# Why does a black polished shoe sign even though black absorbs light

Why is this? Im totally lost

When light falls upon a surface, one of three things can happen to it: it can be absorbed, it can be reflected, or it can be scattered. Scattering is what happens on a “white” surface. If you shine a narrow beam of light onto it, the light is scattered back in all directions. Reflection is what happens on a “shiny” surface such as a mirror - the reflected beam is still narrow, just travelling in a different direction.

Now, scattering and reflection are two independent parameters - that is, it’s possible to have one without the other. A white piece of paper, as I said, has a lot of scattering, very little absorption, and very little reflection. Polished white marble has a lot of scattering, a fair amount of reflection and very little absorption. A piece of coal has a lot of abosorption and very little scattering or reflection. And a black polished shoe has a lot of absorption, a fair amount of reflection, and very little scattering.

Acutally, they are not completely independent parameters - the three must add up to one. Of the light falling on a black shoe, maybe 10% will reflect, 1% will scatter and 89% will be absorbed. (That’s a WAG)

But the coeffecient of absrption for a black substance is very very close to 1 if not one , and in my polishe black shoes belive it or not I can see my face in reflection

Are you using wax shoe polish? You could be seeing your reflection in the wax surface. Once light penertates and hits the black particles, it gets absorbed.

Reflection of light depends on the angle it hits the surface. Light that hits at a shallow grazing angle tends to be reflected rather than absorbed.

Polishing something smooth makes it more reflective. On a rough surface, light coming it a a shallow angle to the marcoscopic surface, hits a bunch of pits and hills on a microscopic scale, so less actually hits at a shallow angle. Polishing removes the hills and pits.

The light that arrives at the shoe’s surface will be reflected, refracted or transmitted (in this case, absorbed).

There are two classes of reflection:

[ul]
[li]diffuse reflection - occurs when irregularities on the reflective surface are large in comparison to the wavelength of reflected wave; light reflected this way is visible in all directions;[/li][li]specular reflection - occurs when irregularities on the reflective surface are small in comparison to the wavelength of reflected wave; a narrow beam of light hitting a specular surface is reflected in one direction only.[/li][/ul]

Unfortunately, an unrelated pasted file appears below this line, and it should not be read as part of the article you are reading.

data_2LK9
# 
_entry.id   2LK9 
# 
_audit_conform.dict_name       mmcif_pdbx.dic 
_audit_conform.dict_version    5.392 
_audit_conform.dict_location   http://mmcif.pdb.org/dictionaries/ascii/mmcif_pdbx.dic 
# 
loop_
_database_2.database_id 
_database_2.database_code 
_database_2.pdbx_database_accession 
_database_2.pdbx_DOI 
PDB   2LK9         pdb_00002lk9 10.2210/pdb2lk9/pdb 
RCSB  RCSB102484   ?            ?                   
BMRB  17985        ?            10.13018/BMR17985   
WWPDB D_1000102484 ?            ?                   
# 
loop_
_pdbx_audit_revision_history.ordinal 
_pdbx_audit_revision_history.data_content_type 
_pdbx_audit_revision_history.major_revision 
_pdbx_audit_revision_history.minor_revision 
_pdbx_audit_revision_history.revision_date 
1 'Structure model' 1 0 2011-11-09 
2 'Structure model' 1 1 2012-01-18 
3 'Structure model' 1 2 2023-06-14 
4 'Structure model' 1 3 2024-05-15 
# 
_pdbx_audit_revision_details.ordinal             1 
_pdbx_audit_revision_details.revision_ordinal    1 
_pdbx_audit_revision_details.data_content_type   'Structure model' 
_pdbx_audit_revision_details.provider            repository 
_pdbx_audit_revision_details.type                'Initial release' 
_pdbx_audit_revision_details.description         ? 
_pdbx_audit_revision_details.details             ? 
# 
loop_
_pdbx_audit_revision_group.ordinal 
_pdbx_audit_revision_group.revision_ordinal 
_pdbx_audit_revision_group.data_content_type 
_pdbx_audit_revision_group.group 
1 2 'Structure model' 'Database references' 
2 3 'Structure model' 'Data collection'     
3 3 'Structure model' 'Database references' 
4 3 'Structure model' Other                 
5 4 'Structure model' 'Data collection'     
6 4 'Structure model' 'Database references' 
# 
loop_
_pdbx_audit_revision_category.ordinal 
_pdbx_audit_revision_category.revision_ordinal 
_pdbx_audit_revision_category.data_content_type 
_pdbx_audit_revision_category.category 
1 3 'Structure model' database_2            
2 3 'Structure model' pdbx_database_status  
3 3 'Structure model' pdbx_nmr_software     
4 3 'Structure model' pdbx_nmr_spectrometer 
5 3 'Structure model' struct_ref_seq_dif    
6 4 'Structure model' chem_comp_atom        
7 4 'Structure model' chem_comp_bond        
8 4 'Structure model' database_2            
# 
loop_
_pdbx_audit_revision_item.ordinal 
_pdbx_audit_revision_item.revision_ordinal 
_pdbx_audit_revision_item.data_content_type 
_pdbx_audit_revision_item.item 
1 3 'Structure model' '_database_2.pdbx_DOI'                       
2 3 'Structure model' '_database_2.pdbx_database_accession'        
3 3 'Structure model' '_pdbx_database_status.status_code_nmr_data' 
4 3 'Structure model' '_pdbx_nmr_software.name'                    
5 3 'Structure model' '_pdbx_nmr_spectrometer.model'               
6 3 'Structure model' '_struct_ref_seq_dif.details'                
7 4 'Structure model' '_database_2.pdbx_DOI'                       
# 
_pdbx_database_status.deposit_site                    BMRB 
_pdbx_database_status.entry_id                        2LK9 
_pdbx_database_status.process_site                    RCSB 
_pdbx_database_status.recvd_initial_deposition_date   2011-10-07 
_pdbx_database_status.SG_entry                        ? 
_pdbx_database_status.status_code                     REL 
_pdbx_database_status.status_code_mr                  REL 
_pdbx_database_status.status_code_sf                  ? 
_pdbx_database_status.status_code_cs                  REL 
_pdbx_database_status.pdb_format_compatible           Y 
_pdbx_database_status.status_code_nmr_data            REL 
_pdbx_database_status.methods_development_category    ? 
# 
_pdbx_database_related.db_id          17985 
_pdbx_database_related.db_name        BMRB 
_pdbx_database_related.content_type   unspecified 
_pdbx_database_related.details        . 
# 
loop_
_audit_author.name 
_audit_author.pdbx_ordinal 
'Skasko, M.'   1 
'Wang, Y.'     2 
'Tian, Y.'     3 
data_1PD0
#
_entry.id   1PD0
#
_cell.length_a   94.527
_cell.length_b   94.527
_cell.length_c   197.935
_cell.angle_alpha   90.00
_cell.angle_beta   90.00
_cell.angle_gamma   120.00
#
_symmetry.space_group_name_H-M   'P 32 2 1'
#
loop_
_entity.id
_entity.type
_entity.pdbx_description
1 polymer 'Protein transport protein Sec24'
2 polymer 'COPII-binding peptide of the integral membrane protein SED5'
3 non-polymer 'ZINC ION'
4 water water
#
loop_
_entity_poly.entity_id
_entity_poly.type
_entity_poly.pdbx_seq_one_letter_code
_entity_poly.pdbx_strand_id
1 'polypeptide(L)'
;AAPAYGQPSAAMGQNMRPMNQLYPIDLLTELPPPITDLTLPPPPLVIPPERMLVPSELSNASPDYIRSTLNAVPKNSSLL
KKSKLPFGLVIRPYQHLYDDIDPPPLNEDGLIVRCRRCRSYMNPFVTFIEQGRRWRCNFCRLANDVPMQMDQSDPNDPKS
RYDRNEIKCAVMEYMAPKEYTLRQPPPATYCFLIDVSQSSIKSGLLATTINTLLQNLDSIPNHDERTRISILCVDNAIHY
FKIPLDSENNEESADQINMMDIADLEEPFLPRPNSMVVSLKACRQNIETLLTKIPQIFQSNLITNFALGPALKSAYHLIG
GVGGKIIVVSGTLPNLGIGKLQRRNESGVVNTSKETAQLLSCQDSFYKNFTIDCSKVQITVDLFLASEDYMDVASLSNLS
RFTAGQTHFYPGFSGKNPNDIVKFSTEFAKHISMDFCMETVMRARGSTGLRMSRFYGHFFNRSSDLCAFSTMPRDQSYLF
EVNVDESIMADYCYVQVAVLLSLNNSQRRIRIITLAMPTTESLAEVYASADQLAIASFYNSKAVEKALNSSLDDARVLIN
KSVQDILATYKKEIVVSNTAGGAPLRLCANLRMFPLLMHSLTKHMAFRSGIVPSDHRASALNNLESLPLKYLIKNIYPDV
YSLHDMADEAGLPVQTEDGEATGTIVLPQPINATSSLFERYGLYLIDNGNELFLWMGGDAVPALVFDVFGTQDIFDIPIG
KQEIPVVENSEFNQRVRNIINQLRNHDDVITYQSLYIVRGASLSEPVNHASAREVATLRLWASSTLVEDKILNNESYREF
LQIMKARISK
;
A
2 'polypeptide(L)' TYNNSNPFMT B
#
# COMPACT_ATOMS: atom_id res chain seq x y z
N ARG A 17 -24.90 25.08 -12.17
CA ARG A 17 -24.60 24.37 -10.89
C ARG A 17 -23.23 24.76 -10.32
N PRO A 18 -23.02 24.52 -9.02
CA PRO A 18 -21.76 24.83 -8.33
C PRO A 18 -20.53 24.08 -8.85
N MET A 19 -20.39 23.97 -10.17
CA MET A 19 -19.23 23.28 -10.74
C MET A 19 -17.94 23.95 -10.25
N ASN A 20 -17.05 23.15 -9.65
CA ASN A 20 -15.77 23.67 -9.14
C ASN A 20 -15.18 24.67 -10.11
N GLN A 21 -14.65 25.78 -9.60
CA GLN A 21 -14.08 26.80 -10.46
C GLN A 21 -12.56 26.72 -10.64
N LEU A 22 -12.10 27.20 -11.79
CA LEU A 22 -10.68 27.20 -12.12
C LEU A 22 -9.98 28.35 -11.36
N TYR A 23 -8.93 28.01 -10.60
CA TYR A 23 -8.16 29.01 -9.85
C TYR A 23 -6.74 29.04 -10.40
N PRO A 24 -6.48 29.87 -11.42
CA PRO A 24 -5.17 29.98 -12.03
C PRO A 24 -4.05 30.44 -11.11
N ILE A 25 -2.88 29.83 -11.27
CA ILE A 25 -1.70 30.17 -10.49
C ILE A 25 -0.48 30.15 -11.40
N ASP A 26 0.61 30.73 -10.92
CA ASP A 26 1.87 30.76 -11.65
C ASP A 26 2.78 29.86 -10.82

Reflection from your polished shoe is intermediate.

The intensity of the reflected or refracted rays varies with the angle of incidence, as I believe starfish noted.

So the nature of the surface and not the color of the object is what determines what sort of reflection you see.

How do you know that? It’s not easy to measure absorption coefficient. If something is black, it just means that the diffuse reflection is very very close to zero. It can still have, say, 80% absorption and 20% specular reflection. (That would be about right for a piece of glass with the back surface painted black.)

the black shoe polish has a shine to it
this shine is what is responsible for reflecting the light

Zub’s right. Want to test it? Get a brand new pair of patent leather black shoes. See? You cutie-pie you, you look lovely in that reflection.

Now get a brand new pair of black suede shoes. Hmmm…a whole lotta nuttin reflected, right? It’s not the black color itself, it’s the wax coating that is acting as a mirror.

When you sit at the table- or counter- at the much MUCH beloved Empire Diner on 10th Ave in NYC, you can see yourself- and a lot of light reflections- in the black glass used for the tabletops there. God, can they make a nice omlette.

Cartooniverse

This is a later-in-to-the-evening post after a few drinks, so there my be some huge hole in my thought that I’m not appreciating. IOW, a post from la-la land (Hey! I’ve been on duty out scoutin’ locations for the upcoming Houston DopeFest). The thought occurs that if black objects reflected no light, how would we know they are there? Bump into’em, I guess?

There are two types of black, black paint, and looking down into a deep dark well. One is a black surface, one is a black cavity. Obviously the shoe is a black surface, which can also have other reflective attributes (i.e. black patent leather vs black suede). A cavity has no reflective properties, it reflects no light because it is a void. It is as black as you can get.
I personally did some cool artworks using curved mirrors, but instead of silvered, the back surface is black. Then I point them at a dark cavity. You get both blacks. It’s like looking into a black hole. You can see it’s a black surface, but it’s reflecting a void. People freak when they see em.